Murder charge upheld against nurse in hepatitis C case

District Judge Valerie Adair on Thursday refused to dismiss the murder indictment against nurse anesthetist Ronald Lakeman in the hepatitis C outbreak.

After a brief hearing, Adair said prosecutors presented “sufficient evidence” to the grand jury tying Lakeman to a conspiracy that led to the death of Rodolfo Meana, a 77-year-old victim of the 2007 outbreak who died in April in his native Philippines.

Lakeman’s lawyer, Rick Santacroce, said afterward he would appeal Adair’s ruling to the Nevada Supreme Court.

Santacroce said in court it was “absolutely absurd” to connect Lakeman to Meana’s death, arguing Lakeman didn’t even participate in the colonoscopy that resulted in Meana’s hepatitis infection.

Last month, Adair denied a defense writ challenging the sufficiency of the murder indictment against Dr. Dipak Desai, who ran the clinics where the hepatitis C outbreak occurred.

Desai, 63, and Lakeman, 65, are facing a second-degree murder charge in Meana’s death, with other charges including criminal neglect of patients and insurance fraud, tied to the hepatitis infections of Meana and six others in the outbreak. The Supreme Court last month ordered Adair to dismiss a racketeering charge against the two defendants.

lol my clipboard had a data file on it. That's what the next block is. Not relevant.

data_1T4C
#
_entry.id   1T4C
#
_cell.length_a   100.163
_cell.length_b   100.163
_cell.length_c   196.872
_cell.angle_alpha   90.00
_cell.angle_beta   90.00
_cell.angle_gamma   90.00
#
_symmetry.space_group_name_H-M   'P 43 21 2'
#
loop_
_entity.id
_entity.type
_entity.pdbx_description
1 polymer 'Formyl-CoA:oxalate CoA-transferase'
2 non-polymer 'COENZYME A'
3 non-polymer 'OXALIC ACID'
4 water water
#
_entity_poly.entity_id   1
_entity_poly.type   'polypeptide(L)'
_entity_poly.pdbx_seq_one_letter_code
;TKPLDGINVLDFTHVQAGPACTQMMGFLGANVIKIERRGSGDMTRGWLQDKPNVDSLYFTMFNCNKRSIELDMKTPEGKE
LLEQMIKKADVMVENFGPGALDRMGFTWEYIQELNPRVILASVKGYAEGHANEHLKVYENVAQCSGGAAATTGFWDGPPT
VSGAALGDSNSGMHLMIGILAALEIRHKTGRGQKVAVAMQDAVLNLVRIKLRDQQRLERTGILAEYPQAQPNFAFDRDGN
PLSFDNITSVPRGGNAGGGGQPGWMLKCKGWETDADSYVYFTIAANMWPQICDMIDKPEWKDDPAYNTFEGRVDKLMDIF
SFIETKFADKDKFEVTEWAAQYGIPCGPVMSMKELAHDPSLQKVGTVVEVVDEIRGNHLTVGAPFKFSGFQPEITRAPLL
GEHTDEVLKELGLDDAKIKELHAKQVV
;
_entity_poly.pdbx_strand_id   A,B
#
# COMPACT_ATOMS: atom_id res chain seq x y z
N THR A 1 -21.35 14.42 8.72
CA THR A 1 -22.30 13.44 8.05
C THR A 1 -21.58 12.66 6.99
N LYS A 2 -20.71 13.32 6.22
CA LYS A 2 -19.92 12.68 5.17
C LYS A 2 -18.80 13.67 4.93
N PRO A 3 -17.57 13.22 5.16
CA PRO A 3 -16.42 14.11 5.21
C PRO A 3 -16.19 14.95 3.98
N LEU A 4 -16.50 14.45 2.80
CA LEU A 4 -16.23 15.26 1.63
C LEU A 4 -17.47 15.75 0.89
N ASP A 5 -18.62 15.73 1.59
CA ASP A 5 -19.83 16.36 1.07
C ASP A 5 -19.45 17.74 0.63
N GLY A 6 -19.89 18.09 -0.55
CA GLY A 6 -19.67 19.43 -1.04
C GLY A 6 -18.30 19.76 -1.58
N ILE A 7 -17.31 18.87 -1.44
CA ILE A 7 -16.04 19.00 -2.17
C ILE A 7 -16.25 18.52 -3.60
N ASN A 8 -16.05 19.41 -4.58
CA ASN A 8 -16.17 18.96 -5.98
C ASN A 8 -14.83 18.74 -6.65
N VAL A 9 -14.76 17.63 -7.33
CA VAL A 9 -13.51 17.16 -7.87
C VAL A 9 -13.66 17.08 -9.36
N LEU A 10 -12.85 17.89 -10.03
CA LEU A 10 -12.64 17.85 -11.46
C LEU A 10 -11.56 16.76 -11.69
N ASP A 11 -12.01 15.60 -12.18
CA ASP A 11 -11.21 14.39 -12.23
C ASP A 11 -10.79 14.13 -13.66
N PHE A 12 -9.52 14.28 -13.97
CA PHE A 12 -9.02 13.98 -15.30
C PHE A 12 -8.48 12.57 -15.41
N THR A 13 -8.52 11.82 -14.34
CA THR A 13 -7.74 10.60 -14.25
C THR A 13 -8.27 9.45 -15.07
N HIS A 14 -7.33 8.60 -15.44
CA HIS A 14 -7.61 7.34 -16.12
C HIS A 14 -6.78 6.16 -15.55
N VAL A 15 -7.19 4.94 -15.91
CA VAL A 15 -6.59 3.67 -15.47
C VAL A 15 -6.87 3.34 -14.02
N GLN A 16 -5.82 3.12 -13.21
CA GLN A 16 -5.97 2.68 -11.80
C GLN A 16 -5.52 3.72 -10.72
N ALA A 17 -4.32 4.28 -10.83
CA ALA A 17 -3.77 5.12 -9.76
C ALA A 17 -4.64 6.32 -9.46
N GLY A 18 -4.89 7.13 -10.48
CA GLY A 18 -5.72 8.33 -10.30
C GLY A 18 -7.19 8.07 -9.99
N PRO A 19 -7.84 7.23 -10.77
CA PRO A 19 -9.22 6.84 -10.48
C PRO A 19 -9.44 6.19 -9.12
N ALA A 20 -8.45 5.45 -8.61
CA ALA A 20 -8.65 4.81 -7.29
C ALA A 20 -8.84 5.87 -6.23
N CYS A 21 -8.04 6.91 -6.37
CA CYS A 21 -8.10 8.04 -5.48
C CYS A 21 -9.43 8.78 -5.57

A second nurse anesthetist charged in the outbreak, Keith Mathahs, pleaded guilty last month to five criminal charges, including patient neglect resulting in Meana’s death. Mathahs, 76, agreed to testify against Desai and Lakeman .

Adair’s decision comes as Desai’s lead defense lawyer, Richard Wright, has filed court papers seeking to reopen legal proceedings to determine whether Desai is competent to stand trial.

Wright said in the papers a recent mental evaluation of Desai concluded that two strokes left him unable to assist his lawyers in the complicated criminal case. State medical experts in late 2011 found that Desai had exaggerated the effects of the strokes, and a judge last year ruled him competent to stand trial.

Adair has set a hearing Tuesday on whether to revisit the competency issue.

Desai, a gastroenterologist who gave up his medical license, performed the 2007 colonoscopy on Meana, and Mathahs participated in the procedure.

Though Lakeman did not participate, prosecutors contend he was just as culpable in Meana’s death under the theory of the murder charge, which alleges all three defendants were part of a conspiracy that endangered the lives of Desai’s patients.

The murder indictment accused the nurse anesthetists of unlawfully “introducing the hepatitis C virus” into Meana’s body during the colonoscopy.

Contact Jeff German at jgerman@reviewjournal.com or 702-380-8135.

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